Then, a week or so before the first training day, an article appeared in the Times Higher which contained some serious criticism of the course. It reported how some academics had dropped out of the training, put off by inappropriate the advice that women had to smarten up to boost their careers.
The last thing I needed was to be told that the way to a fulfilling career was paved with expensive shoes to make me look more authoritative, or a chic handbag so my manager knows that I mean business. It sounded bizarre that a development course would encourage women to conform to the most hackneyed of stereotypes. With this article at the back of my mind, I approached the first day of training with a critical mind. But I was also very curious and I hadn’t forgotten what my friend had told me. I am a scientist after all: so let’s look at the evidence!
And the evidence is that there was no significant discussion of shoes or handbags. Instead I am glad to report that the course is well worth attending! But you need to know why you’re there to make the most of it.
You will spend four days over four months in group activities with women from departments all around College – women of different ages, backgrounds and education. You will also be encouraged to undertake some activities on your own in between the training sessions, either to prepare for them or to mull over what’s been discussed during the training. How much time you dedicate to this ‘homework’ is up to you. You may set aside a few hours every week for self-reflection or just rush through the chapters of the training book the evening before because you forgot it under a pile of documents when you moved to your new flat (true story!).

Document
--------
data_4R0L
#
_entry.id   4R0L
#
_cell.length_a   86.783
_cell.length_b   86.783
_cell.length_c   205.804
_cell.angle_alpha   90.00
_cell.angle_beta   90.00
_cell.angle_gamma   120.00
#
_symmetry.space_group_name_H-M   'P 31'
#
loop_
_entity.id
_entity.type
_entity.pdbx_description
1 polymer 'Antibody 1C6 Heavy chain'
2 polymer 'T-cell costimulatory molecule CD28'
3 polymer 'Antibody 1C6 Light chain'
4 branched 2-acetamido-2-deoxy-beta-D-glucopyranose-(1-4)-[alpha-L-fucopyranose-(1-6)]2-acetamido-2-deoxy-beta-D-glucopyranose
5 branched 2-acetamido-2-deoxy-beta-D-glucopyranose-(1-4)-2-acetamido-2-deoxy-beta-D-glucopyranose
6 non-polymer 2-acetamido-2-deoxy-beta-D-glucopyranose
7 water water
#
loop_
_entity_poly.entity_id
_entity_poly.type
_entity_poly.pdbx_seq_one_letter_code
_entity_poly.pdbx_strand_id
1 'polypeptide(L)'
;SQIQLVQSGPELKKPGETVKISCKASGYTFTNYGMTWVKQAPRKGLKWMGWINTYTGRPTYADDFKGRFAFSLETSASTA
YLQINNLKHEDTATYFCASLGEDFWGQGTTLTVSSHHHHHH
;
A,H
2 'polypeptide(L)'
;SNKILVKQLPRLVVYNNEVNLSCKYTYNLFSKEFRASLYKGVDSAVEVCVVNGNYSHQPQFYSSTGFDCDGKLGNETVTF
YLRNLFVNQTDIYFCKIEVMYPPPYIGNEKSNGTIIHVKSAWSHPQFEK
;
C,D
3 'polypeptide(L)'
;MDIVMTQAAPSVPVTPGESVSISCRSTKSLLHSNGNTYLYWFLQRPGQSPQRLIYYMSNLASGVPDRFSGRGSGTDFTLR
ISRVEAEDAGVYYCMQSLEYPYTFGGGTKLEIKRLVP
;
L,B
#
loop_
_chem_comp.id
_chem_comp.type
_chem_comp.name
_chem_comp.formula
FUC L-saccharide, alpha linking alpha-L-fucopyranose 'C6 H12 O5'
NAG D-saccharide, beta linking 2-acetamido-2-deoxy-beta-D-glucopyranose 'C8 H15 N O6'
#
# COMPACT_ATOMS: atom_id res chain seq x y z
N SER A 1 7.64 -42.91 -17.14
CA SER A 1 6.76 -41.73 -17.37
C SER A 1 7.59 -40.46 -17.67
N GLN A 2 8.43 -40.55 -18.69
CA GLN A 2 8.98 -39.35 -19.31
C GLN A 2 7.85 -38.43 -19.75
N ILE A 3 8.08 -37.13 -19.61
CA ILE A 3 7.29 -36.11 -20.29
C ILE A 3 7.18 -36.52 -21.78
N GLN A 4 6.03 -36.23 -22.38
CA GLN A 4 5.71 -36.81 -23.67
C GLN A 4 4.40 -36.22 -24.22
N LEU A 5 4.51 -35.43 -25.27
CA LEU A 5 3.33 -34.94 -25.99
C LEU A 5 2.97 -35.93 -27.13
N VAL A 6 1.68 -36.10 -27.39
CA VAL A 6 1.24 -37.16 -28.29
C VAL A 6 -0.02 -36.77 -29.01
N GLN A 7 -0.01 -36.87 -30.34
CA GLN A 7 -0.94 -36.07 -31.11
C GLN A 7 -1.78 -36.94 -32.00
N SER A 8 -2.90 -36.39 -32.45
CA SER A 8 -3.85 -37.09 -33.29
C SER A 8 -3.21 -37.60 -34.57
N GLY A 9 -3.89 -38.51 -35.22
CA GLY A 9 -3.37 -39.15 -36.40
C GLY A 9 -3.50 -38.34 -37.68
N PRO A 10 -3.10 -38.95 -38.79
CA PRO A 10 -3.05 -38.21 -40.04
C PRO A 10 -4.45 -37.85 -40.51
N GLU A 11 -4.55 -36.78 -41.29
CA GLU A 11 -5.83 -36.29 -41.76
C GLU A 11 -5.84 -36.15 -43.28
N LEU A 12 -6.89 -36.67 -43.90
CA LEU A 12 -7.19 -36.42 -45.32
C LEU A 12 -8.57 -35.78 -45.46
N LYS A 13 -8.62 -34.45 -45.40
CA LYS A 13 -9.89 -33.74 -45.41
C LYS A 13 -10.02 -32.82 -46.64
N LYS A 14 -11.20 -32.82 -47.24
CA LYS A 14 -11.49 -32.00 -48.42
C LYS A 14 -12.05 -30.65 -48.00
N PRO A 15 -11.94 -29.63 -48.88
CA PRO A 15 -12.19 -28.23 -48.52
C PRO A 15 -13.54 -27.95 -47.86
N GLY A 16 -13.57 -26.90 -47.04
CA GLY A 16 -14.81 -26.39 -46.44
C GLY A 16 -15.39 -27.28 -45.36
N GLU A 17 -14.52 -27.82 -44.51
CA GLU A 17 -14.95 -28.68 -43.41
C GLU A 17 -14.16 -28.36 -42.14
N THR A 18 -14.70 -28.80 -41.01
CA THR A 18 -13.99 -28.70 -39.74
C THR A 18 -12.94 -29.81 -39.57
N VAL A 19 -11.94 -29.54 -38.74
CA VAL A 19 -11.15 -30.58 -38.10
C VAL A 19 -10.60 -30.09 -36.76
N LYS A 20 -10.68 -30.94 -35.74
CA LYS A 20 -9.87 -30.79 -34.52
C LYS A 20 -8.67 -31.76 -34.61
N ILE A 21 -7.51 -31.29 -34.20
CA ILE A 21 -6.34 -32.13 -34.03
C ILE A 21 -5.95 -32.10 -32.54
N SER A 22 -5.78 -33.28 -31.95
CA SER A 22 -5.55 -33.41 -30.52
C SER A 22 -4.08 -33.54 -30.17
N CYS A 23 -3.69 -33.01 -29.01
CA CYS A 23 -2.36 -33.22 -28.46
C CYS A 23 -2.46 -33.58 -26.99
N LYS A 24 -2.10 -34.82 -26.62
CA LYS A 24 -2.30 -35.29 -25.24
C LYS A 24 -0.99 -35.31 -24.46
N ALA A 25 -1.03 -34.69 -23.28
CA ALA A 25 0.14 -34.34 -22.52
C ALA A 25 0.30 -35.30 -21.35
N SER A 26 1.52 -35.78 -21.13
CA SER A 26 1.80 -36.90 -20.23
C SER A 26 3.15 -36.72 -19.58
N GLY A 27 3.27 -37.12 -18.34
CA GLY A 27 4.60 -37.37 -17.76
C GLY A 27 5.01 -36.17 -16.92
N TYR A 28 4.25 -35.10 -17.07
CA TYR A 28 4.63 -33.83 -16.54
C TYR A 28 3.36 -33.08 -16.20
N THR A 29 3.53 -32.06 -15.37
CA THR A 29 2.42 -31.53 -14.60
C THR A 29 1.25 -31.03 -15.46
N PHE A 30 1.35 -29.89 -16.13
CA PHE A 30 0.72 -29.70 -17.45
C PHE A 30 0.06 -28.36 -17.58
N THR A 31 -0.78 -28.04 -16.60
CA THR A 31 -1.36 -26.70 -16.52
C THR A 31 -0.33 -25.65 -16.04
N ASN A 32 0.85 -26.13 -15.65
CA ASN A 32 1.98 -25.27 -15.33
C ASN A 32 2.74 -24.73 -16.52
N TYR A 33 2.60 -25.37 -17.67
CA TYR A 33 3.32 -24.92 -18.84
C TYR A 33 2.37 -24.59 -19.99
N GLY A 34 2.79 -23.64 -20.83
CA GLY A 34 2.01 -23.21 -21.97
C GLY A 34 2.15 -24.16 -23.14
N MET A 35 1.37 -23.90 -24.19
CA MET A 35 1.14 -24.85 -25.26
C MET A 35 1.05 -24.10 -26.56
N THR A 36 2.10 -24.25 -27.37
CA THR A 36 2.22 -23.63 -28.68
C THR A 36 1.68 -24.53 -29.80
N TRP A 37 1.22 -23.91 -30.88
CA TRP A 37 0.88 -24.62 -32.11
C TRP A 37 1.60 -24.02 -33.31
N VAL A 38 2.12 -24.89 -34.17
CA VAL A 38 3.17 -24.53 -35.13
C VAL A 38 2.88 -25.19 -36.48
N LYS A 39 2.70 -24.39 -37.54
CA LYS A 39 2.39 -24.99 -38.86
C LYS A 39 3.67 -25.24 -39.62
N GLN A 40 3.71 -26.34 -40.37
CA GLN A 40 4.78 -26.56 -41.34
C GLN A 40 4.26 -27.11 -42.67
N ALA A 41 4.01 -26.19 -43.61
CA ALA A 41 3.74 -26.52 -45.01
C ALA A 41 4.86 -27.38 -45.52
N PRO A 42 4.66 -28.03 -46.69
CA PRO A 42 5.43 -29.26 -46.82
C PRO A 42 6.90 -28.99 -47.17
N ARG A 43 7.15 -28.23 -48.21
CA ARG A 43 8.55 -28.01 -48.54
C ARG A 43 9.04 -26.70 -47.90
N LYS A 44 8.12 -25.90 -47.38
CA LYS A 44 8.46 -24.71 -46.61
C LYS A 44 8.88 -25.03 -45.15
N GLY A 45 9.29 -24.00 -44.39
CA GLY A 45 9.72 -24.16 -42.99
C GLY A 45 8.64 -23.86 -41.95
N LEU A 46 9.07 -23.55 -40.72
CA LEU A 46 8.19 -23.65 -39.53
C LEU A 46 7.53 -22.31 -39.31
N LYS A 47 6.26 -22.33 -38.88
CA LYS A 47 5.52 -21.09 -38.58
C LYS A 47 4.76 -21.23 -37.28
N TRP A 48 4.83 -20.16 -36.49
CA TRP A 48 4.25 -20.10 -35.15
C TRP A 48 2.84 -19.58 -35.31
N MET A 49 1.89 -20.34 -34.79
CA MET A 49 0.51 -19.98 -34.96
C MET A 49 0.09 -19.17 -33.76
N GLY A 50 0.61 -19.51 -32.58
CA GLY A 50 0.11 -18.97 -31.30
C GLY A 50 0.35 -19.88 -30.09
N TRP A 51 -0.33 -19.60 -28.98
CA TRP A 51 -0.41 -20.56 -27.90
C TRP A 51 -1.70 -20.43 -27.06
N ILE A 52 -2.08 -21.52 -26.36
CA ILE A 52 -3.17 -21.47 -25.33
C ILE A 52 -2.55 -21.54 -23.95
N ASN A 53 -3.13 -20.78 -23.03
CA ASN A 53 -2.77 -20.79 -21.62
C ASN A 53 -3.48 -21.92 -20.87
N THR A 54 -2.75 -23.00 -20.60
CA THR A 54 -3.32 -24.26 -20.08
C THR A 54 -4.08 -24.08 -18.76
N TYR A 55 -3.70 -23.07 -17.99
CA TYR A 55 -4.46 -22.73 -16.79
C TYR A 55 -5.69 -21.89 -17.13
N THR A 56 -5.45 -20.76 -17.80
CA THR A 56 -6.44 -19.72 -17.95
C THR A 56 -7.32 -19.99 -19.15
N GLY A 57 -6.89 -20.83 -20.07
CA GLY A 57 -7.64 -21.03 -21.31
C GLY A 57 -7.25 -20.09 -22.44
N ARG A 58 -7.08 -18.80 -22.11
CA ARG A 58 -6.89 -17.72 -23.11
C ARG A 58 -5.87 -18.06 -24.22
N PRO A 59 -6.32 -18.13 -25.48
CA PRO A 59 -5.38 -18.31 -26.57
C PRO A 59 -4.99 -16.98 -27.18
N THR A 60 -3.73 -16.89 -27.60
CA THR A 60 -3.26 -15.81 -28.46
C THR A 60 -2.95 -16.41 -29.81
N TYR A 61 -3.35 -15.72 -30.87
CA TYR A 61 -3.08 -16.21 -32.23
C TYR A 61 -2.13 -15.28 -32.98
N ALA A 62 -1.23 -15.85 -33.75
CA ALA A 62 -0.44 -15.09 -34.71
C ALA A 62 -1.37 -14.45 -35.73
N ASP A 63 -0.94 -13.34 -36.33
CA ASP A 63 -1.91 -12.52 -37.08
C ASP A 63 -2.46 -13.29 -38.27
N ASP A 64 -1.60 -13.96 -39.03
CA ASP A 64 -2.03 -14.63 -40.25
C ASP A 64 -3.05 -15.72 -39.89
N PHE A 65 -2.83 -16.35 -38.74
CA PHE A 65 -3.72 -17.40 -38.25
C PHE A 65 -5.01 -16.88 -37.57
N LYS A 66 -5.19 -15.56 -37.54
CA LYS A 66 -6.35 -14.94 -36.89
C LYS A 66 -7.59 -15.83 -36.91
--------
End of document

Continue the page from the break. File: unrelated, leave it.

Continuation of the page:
If you expect Springboard to tell you how to get a tenure track job, or how to increase your success in grant applications, or how to get a pay rise, I’m afraid you’ll be disappointed. It’s not there to give you a precise set of instructions to complete your next project.
What the course does deliver (if you do the work) is an opportunity for reflection on your career and on your life through discussion with others in a structured way. You’ll be guided to look at your past choices, how they shaped your present situation, how they reflect your values and goals, and how to make the changes you feel you’re ready to make. You’ll practice giving and receiving advice and feedback, and you’ll get the opportunity to be a mentor and a mentee. Enacting simple real-life situations like a difficult conversation with your manager can be much more challenging than you imagine, and it’s incredible how helpful such a rehearsal can be. Half way through the course you may realise that you do not want to become an academic after all; or you may understand how to make your grant applications more impactful; or you may just go and ask for that pay rise because you can now talk more confidently about your achievements.
You will not learn the secret recipe to tackle gender inequality in the workplace, but you might come out of Springboard with a stronger determination to do something about it and a good network to help you. Which is a great starting point.